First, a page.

Extraction – It’s Not Your Average Matrix
Harvesting natural cork is a tricky operation. One has to abide by many laws that have been put into place to protect the cork oak trees and their surrounding habitat. Cork can only be harvested at a certain time of the year and only every nine years. The tree must be at least twenty-five years old before it can even begin to be harvested. This nine year cycle will continue for approximately two hundred years before the tree has been spent.
Cork is traditionally harvested from the quercus suber, commonly known as the cork oak, from early May to late August. This is when the extractors, or workers/harvesters, can easily separate the bark from the cork oak without damaging or causing permanent damage, thus maintaining the trees’ regeneration capabilities.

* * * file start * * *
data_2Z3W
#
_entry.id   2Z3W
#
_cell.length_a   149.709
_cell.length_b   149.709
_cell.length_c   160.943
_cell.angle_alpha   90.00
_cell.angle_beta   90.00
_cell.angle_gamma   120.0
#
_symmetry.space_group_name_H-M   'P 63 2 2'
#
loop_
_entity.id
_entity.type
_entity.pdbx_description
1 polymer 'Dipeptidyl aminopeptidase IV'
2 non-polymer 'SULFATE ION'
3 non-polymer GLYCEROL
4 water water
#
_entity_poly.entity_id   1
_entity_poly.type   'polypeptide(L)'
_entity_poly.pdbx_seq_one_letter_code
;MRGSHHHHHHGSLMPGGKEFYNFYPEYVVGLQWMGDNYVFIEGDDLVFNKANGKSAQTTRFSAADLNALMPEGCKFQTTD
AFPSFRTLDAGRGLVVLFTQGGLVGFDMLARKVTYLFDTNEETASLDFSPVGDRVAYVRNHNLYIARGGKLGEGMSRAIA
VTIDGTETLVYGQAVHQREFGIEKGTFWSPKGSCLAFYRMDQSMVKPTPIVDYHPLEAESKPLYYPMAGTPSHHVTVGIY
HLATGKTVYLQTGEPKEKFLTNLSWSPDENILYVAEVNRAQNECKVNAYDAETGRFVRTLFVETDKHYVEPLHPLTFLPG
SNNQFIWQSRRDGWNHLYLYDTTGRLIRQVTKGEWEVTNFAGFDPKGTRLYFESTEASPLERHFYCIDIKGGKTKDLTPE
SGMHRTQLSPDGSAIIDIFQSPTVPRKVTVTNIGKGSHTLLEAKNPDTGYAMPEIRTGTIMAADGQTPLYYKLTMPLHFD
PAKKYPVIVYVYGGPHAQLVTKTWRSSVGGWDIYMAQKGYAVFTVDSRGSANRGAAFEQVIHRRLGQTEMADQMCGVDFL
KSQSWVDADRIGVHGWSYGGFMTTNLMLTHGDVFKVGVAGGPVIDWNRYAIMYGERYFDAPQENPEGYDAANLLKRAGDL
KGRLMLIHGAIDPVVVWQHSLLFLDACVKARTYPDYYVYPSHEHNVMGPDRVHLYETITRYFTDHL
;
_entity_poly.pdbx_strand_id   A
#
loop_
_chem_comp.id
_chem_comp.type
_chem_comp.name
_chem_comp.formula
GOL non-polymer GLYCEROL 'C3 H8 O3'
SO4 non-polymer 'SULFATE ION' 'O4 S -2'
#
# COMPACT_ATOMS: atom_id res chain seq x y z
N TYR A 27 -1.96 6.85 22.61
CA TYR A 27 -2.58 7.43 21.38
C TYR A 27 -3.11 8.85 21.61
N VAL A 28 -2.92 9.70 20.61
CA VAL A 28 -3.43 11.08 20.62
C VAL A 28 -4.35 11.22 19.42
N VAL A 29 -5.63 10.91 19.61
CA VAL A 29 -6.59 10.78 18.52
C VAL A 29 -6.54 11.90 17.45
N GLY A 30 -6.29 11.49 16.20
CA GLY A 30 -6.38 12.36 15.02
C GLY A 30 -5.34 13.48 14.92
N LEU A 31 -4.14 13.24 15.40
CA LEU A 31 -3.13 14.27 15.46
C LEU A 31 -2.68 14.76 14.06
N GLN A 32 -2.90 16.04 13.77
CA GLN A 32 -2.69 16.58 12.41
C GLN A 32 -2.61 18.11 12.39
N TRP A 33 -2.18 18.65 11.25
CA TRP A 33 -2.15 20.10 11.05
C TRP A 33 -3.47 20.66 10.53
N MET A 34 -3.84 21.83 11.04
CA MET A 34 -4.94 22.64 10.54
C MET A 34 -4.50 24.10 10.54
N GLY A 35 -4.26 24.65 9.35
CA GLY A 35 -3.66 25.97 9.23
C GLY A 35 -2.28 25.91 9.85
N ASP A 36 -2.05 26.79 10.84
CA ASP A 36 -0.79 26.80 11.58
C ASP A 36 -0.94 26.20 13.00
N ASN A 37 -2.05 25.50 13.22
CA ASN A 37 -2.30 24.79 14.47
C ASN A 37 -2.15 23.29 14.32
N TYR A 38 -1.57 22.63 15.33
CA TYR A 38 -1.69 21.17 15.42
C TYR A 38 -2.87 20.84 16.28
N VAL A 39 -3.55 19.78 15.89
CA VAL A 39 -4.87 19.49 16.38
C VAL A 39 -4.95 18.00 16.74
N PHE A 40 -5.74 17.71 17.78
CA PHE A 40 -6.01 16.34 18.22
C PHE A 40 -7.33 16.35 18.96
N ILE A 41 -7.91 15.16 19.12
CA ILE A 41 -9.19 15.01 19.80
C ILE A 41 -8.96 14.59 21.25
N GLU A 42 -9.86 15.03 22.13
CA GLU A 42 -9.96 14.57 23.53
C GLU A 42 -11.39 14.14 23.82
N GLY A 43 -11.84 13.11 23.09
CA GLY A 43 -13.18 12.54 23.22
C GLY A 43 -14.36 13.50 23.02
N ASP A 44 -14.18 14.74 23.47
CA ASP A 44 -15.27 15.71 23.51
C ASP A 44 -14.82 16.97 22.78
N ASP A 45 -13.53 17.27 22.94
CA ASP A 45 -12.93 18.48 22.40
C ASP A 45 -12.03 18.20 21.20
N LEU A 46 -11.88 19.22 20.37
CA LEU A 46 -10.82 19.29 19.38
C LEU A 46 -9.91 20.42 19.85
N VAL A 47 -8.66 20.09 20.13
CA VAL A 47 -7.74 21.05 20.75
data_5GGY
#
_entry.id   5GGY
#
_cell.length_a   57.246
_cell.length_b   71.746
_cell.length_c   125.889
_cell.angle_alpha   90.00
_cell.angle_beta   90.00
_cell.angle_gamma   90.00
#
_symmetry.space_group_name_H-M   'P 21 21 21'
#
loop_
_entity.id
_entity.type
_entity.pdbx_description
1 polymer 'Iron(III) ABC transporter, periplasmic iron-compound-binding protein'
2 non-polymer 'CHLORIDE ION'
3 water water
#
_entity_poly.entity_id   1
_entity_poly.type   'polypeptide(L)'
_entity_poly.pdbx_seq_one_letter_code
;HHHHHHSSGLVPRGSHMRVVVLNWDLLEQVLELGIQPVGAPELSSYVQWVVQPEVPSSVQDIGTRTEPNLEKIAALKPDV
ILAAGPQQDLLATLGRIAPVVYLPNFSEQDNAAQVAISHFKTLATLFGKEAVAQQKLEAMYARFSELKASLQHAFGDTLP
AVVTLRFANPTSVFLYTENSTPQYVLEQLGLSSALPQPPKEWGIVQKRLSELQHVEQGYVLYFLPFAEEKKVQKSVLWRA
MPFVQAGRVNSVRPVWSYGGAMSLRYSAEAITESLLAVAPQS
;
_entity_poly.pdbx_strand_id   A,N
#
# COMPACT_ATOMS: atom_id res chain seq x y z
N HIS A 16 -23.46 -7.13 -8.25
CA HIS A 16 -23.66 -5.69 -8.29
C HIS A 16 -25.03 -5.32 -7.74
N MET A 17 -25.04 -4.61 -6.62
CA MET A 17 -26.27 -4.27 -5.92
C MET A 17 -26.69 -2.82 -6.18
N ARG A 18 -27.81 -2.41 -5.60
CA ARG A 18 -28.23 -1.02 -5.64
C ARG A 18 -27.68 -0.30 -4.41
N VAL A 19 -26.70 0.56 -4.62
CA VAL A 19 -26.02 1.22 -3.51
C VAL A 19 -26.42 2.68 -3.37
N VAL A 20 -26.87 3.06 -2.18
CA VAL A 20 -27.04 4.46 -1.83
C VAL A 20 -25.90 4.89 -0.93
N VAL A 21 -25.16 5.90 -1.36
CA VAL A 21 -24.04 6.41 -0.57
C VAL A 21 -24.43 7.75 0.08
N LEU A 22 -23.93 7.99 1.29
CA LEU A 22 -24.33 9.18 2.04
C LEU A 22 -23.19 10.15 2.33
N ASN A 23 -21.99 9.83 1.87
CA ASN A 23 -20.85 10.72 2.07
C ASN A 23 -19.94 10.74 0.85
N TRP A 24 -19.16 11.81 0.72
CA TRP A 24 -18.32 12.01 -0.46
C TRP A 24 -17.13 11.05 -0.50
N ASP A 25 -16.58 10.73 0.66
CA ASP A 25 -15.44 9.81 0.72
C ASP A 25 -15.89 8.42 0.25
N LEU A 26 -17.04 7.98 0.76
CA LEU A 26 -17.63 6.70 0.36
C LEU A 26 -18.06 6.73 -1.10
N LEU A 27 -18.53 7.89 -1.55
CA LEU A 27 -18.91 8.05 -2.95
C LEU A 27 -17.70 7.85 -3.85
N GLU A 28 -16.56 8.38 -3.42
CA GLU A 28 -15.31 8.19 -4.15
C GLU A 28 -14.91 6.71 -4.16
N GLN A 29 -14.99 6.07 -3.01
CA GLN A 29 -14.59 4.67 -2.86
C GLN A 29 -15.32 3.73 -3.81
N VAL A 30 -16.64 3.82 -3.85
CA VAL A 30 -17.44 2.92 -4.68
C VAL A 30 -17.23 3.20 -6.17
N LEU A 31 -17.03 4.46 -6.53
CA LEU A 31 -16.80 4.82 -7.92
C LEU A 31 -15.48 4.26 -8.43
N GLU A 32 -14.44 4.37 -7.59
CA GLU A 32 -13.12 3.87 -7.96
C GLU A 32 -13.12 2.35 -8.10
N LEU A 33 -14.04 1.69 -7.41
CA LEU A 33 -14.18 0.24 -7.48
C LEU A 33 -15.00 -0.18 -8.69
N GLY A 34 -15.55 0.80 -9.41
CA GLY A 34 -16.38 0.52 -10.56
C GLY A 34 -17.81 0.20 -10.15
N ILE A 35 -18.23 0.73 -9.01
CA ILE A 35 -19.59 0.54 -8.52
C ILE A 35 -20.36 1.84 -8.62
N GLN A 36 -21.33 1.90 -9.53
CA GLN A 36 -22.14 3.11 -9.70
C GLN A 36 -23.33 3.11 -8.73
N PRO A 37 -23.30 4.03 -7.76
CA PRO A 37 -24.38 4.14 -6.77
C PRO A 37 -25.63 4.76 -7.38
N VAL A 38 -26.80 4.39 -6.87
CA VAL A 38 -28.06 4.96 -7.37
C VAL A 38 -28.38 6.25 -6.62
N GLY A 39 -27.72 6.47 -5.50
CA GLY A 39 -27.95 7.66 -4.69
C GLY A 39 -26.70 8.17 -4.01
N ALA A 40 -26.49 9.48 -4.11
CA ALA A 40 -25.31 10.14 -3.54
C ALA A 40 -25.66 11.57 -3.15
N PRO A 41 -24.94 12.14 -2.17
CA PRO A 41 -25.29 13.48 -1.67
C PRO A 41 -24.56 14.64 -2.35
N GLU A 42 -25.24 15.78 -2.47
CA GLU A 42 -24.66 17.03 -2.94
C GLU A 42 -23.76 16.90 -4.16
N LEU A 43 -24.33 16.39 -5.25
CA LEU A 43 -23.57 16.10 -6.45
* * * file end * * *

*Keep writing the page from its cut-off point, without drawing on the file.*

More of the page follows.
These extractors harvest the cork by hand utilizing a sharp axe. They make two cuts on the tree, one horizontally and another vertically. The extractors must make these cuts without damaging the underlying cork cambium. This is the tissue that lies below the bark of the cork oak. This tissue is what is responsible for the secondary growth of the cork oak, or rather its regeneration of the epidermis.
Once the extractors have made these defined cuts into the cork oak bark, they must push the axe handle into the rulers, or the vertical cuts to release the cork oak bark safely from the tree. The larger portions of the cork oak bark are called planks and are carried from the cork oak forests by hand as the forest areas are rarely vehicle accessible. The cork is then stacked and left to dry for several days before being transported to a facility for processing.
These specific processes are what protect the quercus suber from deforestation. It is what protects the ecosystem of many endangered species. It is what makes this beautiful material a renewable resources and allowing it to exist for many generations to come!